OpenWhisk and Rust

This blog post is one of a series looking at using Docker Actions in OpenWhisk to support extra runtimes.

Let’s look at writing serverless functions for OpenWhisk using Rust.

Rust is a systems programming language that runs blazingly fast, prevents segfaults, and guarantees thread safety.

Rust has been growing in popularity since it launched in 2010. Rust is a popular language for writing microservices due to the focus on the attention to safety and strong concurrency support.

None of the major serverless platform natively support Rust at the moment. OpenWhisk does not include this as a default runtime. However, recent updates to OpenWhisk provide a path for writing serverless functions with Rust.

Let’s re-write the example from the previous post in Rust and see how to get it running using this new approach…

Have you seen this post explaining how Docker-based Actions work? This post assumes you have already read that first.

Rust Language Actions

Rust has a build system that supports creating static binaries. These binaries contain the application source code and dependent libraries.

Using the same approach as the Go-based example, bundling this binary into a zip file allows us to overwrite the runtime stub prior to invocation.

Runtime binaries will be executed by the Python-based invoker for each invocation. Request parameters will be passed as a JSON string using the first command-line argument. The invoker expects the Action result to be written to standard output as a JSON string.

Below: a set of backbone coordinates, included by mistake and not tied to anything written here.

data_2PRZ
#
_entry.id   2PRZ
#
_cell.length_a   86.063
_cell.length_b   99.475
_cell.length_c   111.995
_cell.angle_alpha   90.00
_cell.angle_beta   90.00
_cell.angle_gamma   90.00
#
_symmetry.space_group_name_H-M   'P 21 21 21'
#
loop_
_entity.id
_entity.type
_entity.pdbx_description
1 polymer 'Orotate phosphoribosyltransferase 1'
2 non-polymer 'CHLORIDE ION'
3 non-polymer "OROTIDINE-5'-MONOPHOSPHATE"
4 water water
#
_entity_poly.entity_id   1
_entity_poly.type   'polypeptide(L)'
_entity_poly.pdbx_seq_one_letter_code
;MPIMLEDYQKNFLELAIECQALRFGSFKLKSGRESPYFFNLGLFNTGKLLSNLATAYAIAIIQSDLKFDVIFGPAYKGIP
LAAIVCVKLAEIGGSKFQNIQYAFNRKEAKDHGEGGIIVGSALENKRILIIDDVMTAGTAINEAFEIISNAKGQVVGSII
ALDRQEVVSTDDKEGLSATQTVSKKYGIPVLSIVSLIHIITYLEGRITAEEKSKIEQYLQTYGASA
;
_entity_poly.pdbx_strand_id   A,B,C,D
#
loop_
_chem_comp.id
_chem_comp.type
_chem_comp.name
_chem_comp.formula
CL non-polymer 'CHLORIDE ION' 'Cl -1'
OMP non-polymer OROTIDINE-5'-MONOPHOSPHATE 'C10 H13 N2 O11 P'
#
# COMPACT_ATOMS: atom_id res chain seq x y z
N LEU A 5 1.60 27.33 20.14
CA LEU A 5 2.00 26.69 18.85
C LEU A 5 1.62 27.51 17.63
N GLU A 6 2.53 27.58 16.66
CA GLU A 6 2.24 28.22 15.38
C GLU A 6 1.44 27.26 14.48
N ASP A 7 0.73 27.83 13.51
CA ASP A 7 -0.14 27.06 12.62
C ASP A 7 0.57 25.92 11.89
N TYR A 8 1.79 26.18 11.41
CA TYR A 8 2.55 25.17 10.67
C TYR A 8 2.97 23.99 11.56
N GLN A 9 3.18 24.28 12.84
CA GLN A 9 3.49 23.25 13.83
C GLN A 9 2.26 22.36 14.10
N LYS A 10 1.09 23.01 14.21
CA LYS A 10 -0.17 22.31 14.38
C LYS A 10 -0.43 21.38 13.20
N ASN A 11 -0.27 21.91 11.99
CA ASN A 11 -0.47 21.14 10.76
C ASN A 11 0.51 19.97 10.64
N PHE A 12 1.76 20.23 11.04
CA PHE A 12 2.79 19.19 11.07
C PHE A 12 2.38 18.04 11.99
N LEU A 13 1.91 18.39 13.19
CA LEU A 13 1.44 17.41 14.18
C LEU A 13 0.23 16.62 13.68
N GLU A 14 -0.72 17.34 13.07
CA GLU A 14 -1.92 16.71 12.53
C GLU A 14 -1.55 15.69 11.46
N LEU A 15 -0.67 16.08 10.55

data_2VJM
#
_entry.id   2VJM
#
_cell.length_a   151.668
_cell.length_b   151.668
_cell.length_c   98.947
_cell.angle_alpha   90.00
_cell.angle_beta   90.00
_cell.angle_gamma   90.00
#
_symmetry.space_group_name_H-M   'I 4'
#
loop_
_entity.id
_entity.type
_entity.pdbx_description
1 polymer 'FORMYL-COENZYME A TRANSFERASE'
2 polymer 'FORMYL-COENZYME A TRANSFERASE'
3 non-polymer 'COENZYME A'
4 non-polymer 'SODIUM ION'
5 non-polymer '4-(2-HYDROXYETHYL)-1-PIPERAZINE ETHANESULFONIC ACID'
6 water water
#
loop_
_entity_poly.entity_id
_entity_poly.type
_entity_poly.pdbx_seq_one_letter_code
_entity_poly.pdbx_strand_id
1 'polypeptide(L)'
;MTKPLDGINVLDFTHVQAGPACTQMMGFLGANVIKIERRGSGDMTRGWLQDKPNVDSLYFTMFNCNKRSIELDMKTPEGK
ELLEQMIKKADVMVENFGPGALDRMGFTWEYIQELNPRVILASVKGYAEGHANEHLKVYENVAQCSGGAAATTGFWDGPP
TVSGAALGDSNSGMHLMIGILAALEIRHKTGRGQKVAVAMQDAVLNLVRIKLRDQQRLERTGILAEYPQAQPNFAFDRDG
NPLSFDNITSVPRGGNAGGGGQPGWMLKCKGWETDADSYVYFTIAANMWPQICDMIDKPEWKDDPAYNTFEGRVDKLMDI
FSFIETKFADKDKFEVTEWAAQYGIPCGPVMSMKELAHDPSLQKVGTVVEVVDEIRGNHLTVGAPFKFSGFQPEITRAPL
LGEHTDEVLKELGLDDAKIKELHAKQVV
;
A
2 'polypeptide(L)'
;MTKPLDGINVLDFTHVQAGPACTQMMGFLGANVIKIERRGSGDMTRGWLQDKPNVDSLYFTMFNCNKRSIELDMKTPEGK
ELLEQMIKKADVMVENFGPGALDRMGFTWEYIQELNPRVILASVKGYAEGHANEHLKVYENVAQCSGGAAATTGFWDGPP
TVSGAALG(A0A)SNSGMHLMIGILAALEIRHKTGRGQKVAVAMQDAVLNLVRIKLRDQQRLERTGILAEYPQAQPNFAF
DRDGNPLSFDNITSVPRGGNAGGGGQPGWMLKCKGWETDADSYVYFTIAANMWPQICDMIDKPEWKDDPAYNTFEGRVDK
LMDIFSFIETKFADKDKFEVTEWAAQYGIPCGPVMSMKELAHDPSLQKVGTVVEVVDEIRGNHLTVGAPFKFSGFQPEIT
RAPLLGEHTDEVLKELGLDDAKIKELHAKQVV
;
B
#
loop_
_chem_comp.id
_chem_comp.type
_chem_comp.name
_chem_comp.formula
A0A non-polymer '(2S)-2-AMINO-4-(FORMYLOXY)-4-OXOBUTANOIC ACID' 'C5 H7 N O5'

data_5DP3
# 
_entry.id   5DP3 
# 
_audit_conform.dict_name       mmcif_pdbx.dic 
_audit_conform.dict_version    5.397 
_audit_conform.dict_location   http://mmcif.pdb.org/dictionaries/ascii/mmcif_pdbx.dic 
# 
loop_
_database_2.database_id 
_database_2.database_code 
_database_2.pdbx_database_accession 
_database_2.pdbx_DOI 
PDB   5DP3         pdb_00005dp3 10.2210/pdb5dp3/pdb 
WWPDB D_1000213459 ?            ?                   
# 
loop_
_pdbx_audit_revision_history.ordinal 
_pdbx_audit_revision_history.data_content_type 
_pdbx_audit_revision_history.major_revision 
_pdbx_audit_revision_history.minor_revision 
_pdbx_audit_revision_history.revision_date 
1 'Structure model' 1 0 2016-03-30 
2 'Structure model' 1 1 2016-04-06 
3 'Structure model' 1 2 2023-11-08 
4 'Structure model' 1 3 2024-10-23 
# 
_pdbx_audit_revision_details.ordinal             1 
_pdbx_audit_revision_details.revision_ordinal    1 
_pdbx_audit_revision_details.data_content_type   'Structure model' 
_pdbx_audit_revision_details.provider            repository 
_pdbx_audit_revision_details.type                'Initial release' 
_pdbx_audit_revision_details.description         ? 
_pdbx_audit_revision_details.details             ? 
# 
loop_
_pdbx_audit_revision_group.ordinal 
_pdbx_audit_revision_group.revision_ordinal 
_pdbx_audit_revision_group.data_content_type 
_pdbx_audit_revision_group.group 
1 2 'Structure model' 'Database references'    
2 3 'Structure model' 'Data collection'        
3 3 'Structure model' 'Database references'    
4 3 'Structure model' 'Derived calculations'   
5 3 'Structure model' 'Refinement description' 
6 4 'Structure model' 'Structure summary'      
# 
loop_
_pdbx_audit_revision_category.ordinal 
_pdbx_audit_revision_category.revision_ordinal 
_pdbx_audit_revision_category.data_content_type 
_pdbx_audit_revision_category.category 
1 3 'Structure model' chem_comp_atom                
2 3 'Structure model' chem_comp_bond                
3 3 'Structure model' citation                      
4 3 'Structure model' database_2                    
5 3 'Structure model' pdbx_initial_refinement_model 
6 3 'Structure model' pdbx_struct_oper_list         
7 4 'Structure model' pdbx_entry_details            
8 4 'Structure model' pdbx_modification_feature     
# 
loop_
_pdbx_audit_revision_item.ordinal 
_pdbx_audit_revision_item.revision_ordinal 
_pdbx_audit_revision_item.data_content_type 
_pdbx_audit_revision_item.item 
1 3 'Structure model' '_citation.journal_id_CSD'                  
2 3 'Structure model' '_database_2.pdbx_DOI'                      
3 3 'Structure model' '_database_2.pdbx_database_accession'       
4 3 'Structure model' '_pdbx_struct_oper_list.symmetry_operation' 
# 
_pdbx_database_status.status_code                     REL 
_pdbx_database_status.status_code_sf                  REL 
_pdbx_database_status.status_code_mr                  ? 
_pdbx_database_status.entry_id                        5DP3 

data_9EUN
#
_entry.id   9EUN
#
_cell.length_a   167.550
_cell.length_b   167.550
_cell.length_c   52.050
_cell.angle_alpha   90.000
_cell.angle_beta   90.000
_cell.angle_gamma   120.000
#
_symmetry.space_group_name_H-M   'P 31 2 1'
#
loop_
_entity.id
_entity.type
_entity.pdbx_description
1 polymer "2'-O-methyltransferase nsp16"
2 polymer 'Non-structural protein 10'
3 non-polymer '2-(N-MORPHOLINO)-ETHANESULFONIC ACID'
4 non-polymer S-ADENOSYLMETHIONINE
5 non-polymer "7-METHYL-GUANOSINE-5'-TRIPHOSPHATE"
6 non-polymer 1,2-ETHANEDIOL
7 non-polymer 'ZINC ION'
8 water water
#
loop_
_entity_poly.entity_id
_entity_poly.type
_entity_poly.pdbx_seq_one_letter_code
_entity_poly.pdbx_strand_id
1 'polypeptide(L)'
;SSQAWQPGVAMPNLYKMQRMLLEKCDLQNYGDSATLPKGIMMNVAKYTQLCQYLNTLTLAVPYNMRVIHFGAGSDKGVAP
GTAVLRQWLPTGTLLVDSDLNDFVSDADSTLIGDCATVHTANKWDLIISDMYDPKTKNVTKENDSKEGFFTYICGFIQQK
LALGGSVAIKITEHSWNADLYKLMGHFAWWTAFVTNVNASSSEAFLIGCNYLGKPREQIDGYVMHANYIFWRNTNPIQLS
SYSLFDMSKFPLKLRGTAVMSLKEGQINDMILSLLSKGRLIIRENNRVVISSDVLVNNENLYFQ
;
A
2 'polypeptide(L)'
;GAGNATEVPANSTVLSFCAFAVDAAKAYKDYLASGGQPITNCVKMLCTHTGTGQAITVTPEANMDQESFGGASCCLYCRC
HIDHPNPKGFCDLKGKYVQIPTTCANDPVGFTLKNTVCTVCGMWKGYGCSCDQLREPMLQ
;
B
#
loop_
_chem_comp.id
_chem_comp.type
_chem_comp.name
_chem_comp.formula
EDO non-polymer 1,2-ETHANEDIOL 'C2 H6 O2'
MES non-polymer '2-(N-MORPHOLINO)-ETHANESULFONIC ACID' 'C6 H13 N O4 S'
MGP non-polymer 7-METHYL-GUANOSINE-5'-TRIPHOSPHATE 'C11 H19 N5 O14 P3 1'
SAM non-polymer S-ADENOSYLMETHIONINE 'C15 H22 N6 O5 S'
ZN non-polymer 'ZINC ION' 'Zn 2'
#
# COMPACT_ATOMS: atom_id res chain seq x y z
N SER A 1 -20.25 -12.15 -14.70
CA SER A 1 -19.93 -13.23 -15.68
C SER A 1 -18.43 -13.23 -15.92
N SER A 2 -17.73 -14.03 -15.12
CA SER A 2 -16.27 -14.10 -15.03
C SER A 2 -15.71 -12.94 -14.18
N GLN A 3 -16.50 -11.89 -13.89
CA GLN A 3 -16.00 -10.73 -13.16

Action Source Code

Here’s a simple Rust function that returns a greeting string from an input parameter. It parses the JSON string provided on the command-line to look for a name parameter. If this isn’t present, it defaults to stranger. It returns a JSON object with the greeting string (msg) by writing to the console.

extern crate rustc_serialize;
use rustc_serialize::json;
use rustc_serialize::json::Json;
use std::env;

#[derive(RustcDecodable, RustcEncodable)]
pub struct Greeting {
    message: String

fn main() {
    let mut name = "stranger".to_string();

    // first arg contains JSON parameters
    if let Some(arg1) = env::args().nth(1) {
        // parse JSON and extract 'name' field
        let params = Json::from_str(&arg1).unwrap();
        if let Some(params_obj) = params.as_object() {
            if let Some(params_name) = params_obj.get("name") {
                name = params_name.as_string().unwrap().to_string();

    let greeting = Greeting {
        message: format!("Hello, {}!", name),

    println!("{}", json::encode(&greeting).unwrap());

Set Up Project

Using Rust’s package management tool, create a new project for our serverless function.

Add the source code above into the src/ file.

$ cargo new action; cd action
     Created library `action` project
$ mv src/ src/
$ vim src/
$ tree .
├── Cargo.toml
└── src

1 directory, 2 files

This function uses the rustc-serialize crate to handle parsing and producing JSON.

Add this identifier to the project’s dependencies listed in Cargo.toml.

name = "action"
version = "0.1.0"
authors = ["Me <>"]

rustc-serialize = "0.3"

Build and run the binary to test it works as expected.